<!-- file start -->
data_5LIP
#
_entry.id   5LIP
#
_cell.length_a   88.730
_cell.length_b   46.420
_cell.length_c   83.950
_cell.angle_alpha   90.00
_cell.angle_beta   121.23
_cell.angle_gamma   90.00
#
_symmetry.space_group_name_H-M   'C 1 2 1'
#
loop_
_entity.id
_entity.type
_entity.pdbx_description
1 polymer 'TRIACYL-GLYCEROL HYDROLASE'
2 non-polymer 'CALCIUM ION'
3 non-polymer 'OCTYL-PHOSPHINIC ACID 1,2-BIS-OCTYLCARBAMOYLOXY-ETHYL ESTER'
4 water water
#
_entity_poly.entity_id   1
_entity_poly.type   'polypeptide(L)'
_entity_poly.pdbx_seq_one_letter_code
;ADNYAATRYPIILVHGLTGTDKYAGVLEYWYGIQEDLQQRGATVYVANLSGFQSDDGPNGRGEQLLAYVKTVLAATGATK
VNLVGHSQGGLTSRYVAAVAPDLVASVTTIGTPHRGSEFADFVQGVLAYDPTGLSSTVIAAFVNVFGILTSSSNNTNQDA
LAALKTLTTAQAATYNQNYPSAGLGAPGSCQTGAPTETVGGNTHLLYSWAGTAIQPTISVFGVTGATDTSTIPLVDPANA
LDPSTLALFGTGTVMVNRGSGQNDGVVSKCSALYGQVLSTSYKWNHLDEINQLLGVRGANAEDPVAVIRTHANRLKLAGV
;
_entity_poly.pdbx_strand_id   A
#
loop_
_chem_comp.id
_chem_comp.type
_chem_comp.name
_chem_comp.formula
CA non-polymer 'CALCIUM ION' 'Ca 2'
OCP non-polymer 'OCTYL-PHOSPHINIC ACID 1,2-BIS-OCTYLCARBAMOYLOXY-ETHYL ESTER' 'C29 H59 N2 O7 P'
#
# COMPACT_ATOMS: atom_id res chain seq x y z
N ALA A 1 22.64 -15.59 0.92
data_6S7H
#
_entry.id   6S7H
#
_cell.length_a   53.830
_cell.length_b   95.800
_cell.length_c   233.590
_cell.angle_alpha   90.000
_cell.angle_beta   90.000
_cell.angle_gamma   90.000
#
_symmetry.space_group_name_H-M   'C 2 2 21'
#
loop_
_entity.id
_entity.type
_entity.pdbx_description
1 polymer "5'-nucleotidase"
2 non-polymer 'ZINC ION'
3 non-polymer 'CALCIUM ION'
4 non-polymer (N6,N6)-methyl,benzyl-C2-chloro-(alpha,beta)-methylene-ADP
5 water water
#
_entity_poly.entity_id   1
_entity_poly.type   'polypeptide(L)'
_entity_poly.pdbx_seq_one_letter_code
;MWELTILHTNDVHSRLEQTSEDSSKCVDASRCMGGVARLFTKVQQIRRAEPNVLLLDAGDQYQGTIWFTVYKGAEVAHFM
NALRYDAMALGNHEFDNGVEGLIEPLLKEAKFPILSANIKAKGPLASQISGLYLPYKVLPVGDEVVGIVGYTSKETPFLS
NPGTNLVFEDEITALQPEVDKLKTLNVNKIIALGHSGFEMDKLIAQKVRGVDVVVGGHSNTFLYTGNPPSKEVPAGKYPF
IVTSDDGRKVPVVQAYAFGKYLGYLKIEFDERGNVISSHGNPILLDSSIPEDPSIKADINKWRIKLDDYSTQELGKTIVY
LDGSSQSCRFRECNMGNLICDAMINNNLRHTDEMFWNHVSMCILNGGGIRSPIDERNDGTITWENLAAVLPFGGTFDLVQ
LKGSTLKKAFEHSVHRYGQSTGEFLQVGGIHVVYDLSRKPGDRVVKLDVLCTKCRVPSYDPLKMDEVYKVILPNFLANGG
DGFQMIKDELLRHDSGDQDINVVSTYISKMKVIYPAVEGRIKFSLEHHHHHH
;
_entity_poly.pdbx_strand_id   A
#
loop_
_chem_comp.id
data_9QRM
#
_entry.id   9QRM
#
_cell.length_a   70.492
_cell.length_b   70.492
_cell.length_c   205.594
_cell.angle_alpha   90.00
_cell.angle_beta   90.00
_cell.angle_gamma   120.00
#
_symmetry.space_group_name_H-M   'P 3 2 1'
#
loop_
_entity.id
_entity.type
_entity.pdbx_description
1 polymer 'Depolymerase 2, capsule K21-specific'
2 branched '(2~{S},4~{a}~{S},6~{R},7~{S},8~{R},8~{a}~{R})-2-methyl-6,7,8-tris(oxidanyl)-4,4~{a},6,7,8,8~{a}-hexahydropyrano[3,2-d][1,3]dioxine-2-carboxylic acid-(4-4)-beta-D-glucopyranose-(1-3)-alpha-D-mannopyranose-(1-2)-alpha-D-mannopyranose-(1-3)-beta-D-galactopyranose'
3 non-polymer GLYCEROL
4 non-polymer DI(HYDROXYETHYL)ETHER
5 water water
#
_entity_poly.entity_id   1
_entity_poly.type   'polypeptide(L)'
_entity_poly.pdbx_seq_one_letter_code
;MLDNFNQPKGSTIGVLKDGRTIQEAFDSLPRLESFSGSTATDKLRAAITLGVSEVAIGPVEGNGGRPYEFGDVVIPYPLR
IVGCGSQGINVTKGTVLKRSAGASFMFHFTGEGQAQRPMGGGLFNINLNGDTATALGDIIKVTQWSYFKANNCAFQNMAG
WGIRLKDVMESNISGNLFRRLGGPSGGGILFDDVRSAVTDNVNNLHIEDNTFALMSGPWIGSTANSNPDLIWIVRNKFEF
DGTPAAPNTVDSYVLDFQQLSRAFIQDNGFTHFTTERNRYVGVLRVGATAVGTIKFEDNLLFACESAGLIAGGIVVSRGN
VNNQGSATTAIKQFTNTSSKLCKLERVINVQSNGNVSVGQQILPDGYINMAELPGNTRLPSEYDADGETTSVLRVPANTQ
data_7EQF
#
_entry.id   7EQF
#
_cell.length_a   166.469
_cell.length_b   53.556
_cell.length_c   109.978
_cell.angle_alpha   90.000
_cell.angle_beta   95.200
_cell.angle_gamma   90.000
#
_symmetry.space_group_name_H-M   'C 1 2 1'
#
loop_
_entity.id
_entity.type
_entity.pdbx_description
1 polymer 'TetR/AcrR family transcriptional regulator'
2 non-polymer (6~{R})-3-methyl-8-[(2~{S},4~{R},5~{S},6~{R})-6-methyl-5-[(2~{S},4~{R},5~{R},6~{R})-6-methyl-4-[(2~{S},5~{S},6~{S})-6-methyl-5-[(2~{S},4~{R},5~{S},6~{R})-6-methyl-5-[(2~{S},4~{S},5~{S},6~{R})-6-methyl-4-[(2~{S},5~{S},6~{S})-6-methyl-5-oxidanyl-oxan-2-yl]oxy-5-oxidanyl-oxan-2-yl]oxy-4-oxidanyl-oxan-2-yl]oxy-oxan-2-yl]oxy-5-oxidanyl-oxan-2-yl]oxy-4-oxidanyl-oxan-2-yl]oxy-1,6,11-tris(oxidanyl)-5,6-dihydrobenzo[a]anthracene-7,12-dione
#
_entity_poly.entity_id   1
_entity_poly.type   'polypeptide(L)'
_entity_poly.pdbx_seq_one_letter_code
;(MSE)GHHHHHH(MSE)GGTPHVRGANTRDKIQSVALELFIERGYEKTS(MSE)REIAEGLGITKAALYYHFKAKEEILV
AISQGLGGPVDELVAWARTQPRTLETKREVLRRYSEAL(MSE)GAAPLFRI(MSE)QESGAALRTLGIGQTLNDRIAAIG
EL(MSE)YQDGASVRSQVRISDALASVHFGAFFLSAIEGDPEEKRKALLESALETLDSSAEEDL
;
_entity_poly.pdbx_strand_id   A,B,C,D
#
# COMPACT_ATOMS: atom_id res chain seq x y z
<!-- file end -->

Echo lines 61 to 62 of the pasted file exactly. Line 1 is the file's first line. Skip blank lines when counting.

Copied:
2 non-polymer 'ZINC ION'
3 non-polymer 'CALCIUM ION'